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Adding clarity in the murky world of vulnerability risk

Cobalt will include two new severity levels to its findings: Critical and Informational

With a sea of information available to most modern security practitioners, actions need to be based on high quality data. Cobalt is on a mission to bring data to our customers that enables their programs and ultimately helps secure their assets.

Let’s start with some basics. At Cobalt, our expert pentesters work together to discover findings. These are the building blocks of a pentest, and gathering this data leverages the skills and experience of some really technical people to uncover items that are worth fixing in your network. These findings are then assessed and triaged to deliver a curated list to our customers — aka items which present a documented risk to the assets covered in the scope of the pentest. Once in a customer’s hands, these would be best described as vulnerabilities.

Until recently, we categorized findings using two foundational pieces of data (business impact and likelihood) into three criticality bands:


Over time, our understanding of criticality has evolved, and we’ve been paying attention to some heavyweights of the industry as they seek to help organizations understand not only the risks, but also their impact. One thing we pride ourselves in at Cobalt is humble learning and that we are always seeking to improve our awareness of customer needs.

While the High/Medium/Low scale offers simplicity and enables decision makers to take the necessary action to keep their assets safe, it lacks some of the granularity we have heard our users ask for time and time again, such as “Are there issues in the Low category I can safely ignore?” and “Are any of these issues worth waking up my CISO for?” With that in mind, we’ve moved to a model that also includes Critical and Informational as new severity levels.

“Wait, what? I thought we were talking about criticality?”

So yes; we were, but bear with us. Severity is the term best aligned with the frameworks and models for vulnerability management when classifying risk. We are working hard to adopt terminology that supports our customers, and decided this was an optimum time to align some of our key language with the security industry. Our platform will adopt this change from early November 2021, and wherever you saw Criticality, you will now see Severity.

Alongside the terminology, the vast majority of security aggregation tools follow this pattern of Severity and Critical/High/Medium/Low/Informational vulnerabilities. Aligning with this wider system enables teams to export data to 3rd party tools more easily, and offer maximum options for dividing up issues according to risk.

Now for the fun part. Let’s get to these new levels.New Criticality Bands

The new Critical level is designed to sound the alarm bells — as in, this is the highest end of the high risk category. These are issues that are being exploited in the wild, and are an organization’s shortest route to hearing their name mentioned in the latest news and/or breach reports! Long story short, these are items you want to create an action plan for. These issues are why we do what we do, and why we leverage experts to help us secure the portfolio against a sea of attackers.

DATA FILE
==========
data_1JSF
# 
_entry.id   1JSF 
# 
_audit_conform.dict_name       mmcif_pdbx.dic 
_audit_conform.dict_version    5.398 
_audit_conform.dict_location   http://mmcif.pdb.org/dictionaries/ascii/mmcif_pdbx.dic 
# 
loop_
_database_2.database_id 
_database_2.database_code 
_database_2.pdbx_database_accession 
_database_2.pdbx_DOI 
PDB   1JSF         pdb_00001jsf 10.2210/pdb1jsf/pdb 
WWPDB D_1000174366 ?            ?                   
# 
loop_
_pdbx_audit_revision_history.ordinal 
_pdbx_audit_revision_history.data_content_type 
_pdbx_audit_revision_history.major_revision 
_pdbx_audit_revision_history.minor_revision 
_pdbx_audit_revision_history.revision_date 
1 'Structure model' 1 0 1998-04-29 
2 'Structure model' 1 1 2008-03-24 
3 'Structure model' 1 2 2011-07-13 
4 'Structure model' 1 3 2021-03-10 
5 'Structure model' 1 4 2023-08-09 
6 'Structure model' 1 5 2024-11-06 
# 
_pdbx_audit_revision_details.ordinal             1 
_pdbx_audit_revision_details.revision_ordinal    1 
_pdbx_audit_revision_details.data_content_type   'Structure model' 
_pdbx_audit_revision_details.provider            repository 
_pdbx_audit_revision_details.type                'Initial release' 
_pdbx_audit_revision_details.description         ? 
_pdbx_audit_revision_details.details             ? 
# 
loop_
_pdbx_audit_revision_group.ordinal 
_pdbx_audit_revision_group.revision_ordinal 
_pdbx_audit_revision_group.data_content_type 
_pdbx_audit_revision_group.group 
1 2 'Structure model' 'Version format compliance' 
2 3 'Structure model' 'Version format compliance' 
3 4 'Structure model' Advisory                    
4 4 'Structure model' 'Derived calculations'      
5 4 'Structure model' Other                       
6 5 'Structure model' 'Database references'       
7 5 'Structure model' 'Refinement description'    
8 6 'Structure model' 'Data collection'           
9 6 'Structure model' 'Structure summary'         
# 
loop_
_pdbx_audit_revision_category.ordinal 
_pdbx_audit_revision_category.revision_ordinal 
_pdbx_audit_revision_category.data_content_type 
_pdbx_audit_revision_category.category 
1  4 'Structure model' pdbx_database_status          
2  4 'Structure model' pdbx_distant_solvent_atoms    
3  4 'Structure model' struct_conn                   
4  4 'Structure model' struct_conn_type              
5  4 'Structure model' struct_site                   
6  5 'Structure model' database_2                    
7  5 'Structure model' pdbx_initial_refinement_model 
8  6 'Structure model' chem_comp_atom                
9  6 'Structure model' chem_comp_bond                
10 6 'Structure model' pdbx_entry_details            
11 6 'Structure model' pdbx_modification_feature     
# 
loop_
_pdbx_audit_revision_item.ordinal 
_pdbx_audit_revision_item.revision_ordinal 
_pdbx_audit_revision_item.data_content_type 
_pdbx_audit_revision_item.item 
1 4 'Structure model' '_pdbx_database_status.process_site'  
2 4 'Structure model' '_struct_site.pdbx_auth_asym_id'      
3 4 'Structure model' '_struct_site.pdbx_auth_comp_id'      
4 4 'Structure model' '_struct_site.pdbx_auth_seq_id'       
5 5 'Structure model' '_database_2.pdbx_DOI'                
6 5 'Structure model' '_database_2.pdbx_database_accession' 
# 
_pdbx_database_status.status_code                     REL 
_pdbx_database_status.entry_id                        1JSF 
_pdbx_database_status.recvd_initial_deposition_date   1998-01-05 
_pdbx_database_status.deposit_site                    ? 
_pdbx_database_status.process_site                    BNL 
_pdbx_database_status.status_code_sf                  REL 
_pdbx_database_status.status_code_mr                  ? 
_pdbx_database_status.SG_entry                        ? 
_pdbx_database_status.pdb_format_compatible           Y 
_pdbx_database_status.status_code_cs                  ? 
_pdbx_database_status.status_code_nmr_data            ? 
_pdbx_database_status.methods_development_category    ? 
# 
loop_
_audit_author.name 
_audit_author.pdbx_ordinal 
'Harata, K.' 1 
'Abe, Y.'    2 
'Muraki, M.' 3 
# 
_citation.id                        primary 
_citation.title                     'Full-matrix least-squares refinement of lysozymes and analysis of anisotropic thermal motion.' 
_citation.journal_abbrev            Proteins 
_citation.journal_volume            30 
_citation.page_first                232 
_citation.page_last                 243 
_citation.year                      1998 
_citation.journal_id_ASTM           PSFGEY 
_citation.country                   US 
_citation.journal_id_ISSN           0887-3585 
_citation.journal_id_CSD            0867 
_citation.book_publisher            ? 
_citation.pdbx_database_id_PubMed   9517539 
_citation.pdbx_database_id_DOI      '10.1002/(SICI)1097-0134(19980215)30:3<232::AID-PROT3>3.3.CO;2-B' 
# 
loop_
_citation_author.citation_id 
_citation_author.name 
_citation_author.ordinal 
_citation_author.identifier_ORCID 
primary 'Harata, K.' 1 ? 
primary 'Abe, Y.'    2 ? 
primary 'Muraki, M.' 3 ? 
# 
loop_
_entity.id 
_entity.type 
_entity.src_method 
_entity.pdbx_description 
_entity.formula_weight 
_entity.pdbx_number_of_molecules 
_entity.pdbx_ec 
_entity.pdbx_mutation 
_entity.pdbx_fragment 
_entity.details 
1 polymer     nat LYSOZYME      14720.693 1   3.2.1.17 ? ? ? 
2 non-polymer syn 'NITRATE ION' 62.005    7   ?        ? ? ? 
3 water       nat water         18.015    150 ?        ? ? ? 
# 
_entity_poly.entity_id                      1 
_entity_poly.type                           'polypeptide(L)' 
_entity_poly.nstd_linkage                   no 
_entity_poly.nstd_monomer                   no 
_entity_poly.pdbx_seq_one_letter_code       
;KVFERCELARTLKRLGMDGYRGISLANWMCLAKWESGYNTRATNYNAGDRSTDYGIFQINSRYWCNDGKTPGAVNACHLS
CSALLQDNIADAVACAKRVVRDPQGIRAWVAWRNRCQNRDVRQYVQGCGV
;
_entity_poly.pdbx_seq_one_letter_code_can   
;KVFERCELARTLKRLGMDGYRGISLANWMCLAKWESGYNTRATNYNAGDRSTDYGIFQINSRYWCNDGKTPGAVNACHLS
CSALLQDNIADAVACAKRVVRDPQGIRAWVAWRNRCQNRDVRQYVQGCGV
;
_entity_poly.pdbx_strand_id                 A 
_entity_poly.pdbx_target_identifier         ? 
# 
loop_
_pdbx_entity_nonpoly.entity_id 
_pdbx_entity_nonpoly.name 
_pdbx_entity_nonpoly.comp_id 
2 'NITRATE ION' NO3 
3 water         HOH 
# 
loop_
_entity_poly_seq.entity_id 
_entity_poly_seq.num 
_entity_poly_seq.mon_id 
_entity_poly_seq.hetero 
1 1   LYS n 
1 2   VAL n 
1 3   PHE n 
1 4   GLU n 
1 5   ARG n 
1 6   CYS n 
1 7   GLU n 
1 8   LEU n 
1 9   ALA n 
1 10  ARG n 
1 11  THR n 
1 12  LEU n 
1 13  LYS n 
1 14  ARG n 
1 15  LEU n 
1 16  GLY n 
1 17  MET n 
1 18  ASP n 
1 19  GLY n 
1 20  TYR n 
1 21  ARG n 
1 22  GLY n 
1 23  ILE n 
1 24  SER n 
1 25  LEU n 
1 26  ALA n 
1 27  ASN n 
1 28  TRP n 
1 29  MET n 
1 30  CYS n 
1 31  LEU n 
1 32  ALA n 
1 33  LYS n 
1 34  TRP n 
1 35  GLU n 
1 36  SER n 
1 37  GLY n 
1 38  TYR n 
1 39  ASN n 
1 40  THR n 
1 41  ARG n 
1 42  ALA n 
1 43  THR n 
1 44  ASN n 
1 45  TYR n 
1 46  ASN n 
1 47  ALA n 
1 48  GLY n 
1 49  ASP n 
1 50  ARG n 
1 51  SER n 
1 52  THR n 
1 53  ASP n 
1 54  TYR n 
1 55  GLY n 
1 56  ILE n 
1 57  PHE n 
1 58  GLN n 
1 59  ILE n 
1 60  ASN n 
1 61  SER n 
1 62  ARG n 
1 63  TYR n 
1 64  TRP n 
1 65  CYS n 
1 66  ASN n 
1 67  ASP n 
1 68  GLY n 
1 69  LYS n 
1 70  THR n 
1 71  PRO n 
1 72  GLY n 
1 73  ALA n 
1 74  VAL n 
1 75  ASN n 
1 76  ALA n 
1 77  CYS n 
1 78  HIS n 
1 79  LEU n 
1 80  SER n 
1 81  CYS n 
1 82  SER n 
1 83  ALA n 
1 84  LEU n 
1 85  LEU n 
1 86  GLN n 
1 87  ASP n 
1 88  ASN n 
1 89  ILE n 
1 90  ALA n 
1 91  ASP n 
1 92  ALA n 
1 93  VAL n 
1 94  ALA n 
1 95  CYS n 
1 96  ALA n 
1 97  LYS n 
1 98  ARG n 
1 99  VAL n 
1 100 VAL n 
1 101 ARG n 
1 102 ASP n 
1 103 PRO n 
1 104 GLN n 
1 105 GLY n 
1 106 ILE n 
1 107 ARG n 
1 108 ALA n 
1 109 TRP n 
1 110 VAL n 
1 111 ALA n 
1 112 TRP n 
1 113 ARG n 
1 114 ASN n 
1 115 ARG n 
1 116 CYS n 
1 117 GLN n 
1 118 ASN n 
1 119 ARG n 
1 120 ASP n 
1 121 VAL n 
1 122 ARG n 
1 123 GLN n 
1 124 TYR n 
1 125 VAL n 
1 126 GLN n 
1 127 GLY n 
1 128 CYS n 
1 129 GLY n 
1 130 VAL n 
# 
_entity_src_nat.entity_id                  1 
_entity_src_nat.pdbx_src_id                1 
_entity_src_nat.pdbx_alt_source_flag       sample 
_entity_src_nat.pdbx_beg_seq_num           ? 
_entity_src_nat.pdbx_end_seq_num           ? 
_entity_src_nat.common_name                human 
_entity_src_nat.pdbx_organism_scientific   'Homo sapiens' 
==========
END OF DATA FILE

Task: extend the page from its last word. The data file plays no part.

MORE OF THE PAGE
Phew. Still with us? Great. Let’s talk about Informational. These are the other end of the spectrum, and in some cases — won’t appear as a categorization for vulnerabilities. Why? Because they present no real risk. As the name suggests, they can be considered as pieces of information, rather than vulnerabilities. Are they worth knowing about? Yes. Are they worth logging and tracking to keep in line with positive security practices? Absolutely. Are they worth waking up your C-suite at 4am on a Tuesday? Only if you were already planning a change of career!

This change will roll out for all findings across the platform. Approximately 10% of findings will now fall into the Informational category, and 1% of findings will leap up into the Critical category.

Will this impact existing reports?

Yes, but we’ve given it some thought. And we are releasing a revert to High/Medium/Low toggle for any report so you can download it in the original context it was created. By default you will see the new severity levels, and as always we are keen to hear feedback on how this feature update works for you and for your security teams. Reach out to your Cobalt Customer Success Manager with your thoughts, or check out Cobalt's latest product updates.

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About Mark Hamill
Mark Hamill is a Director of Product Management at Cobalt, a fully remote cybersecurity company with a mission to modernize traditional pentesting via a SaaS platform coupled with an exclusive community of highly skilled testers. He is a passionate advocate for people-centric design that focuses on experimentation and learning. When he isn't glued to a laptop working to improve Cobalt's Pentest as a Service (PtaaS) platform, he is either drinking coffee, cooking BBQ, or strolling in a forest. More By Mark Hamill